An off-world family living on a desert homestead comes under attack from strangers. Episodic SF western drama. Strong technical credits and decent performances help, though story is the issue here: Moon is a clear inspiration. Nevertheless, effective as a calling card.
In 1980s London, a film examiner struggles when a horror movie reawakens a past trauma. Stylish and confident first feature, with an interesting premise and careful use of limited resources. Vaguely Peter Strickland-ish in its approach: a descent into madness rather than story as such: there’s plenty to admire here, nevertheless.
A young woman, finding herself both pregnant and earmarked for sacrifice, tries to escape her backwoods community. Strong and unusual horror movie, anchored by a decent cast, some vivid ideas, and a sense of inevitability. Recommended.
A female astronaut struggles with having to leave her young daughter on Earth. Sombre, understated ISS mission training movie – with interesting access to Star City and Baikonur – focusing on a single relationship. Eva Green is great though, and Matt Dillon does what he can with an underwritten supporting part. A lovely Ryuichi Sakamoto score helps.
An aged hotelier recounts his life story. If Keaton and Kubrick ever teamed up to make a deadpan farce prequel to The Shining, then this’d be it. Beautiful to look it, gorgeously designed and presented, with a cast in depth happy to help out. Lots of fun, basically, with Ralph Fiennes on fine form.
A dying physicist attempts to get a message to a returning spacecraft. Lop-sided though well-meant SF drama, an adaptation of Good Morning, Midnight by Lily Brooks-Dalton. The story’s wafer-thin, so has to resort to tickbox genre jeopardy done better elsewhere. A shame, as there’s a fine, quiet drama here somewhere.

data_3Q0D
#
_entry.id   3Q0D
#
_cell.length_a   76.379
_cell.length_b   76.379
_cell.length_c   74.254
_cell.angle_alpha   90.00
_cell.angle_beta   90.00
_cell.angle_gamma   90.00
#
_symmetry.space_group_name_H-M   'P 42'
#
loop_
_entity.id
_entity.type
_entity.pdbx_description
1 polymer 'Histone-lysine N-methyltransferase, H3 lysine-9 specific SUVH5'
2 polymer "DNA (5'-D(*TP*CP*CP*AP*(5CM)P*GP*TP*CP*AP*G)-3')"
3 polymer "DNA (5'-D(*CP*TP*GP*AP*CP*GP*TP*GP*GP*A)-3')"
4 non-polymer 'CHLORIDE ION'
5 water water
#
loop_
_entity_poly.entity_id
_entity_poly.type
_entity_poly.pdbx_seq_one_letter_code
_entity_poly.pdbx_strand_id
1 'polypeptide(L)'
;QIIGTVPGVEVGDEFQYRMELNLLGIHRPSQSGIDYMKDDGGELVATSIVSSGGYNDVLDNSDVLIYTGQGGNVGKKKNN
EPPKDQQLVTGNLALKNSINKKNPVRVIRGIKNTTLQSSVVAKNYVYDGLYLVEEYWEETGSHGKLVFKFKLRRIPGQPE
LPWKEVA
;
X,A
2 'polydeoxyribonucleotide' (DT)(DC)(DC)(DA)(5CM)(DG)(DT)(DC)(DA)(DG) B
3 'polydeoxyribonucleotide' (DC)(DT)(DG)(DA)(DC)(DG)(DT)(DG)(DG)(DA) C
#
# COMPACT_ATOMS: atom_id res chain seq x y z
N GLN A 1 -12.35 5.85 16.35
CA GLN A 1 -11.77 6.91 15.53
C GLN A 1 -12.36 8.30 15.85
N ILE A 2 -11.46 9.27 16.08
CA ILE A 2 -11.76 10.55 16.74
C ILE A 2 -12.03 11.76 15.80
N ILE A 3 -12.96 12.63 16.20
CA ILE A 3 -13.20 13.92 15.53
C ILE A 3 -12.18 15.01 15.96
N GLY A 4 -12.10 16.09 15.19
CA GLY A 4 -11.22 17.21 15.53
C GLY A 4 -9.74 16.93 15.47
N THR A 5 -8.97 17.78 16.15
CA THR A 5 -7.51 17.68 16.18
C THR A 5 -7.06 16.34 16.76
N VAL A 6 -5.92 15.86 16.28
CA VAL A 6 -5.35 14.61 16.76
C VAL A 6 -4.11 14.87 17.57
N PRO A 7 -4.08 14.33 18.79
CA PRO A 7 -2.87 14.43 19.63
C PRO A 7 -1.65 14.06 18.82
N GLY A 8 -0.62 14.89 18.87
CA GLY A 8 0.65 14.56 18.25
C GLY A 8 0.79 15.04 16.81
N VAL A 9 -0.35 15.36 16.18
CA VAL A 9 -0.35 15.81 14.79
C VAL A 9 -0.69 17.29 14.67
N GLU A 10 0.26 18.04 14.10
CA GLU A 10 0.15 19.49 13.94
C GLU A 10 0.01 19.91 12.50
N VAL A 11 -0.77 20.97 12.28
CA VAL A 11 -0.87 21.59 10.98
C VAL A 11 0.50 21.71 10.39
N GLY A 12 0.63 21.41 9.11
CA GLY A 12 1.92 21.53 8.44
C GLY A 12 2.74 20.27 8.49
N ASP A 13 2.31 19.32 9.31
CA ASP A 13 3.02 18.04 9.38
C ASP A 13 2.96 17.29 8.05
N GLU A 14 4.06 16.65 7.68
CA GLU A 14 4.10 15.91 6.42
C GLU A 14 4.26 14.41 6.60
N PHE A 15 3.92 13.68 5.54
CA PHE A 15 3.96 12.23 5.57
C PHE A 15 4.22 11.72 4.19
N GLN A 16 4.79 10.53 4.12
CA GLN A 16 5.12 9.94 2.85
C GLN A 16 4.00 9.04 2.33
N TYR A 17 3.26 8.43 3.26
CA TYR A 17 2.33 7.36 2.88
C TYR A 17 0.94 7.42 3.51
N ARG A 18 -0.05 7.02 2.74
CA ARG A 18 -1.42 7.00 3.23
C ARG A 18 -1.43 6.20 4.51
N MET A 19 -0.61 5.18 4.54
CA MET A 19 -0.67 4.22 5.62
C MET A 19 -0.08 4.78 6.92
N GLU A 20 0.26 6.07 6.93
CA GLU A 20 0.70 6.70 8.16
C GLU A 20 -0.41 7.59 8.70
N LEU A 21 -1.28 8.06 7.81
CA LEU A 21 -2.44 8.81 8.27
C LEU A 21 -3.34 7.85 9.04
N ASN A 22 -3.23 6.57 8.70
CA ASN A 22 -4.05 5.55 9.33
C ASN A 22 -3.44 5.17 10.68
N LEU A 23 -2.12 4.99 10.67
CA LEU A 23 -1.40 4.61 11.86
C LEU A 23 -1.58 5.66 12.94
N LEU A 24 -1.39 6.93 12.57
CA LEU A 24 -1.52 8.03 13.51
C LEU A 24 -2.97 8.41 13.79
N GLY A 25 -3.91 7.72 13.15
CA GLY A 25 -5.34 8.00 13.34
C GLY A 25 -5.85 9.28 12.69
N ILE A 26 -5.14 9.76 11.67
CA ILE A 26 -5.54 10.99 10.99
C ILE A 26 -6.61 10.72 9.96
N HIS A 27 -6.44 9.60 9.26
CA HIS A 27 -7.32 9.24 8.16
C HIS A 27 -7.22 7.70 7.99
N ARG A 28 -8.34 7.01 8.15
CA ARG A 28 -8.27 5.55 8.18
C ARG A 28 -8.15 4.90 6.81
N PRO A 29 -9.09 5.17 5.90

Three stories each set during and in the aftermath of the same extra-terrestrial invasion event. A very mixed bag, this: moments of interest compete with awkward linking, a reliance on stock footage to give scale, and a terrible second story. Still, it’s only 80 minutes long in human time.
A baseball team manager tries an unorthodox approach to player selection. Based on the Michael Lewis non-fiction account, this is a riveting sports drama from perhaps unpromisingly uncinematic – though excellent – source material. A smart script, understated playing, and keen observational direction make this a modern classic. Recommended.
A veteran cop and an ambitious detective collaborate to catch a serial killer. Well-made and acted if slightly over-familiar neo-noir with procedural aspects. Its deliberate pace and quiet style may not be for everyone, but Denzel Washington is as good as ever and LA is made to feel unfamiliar: no easy feat.
A young woman takes a wrong turn and ends up on the run from a pair of backwoods Kentucky meth dealers. An interesting take on a well-worn premise, spending as much time on character and relationships as on in-peril thriller/horror melodramatics. Lots of promise here from all involved.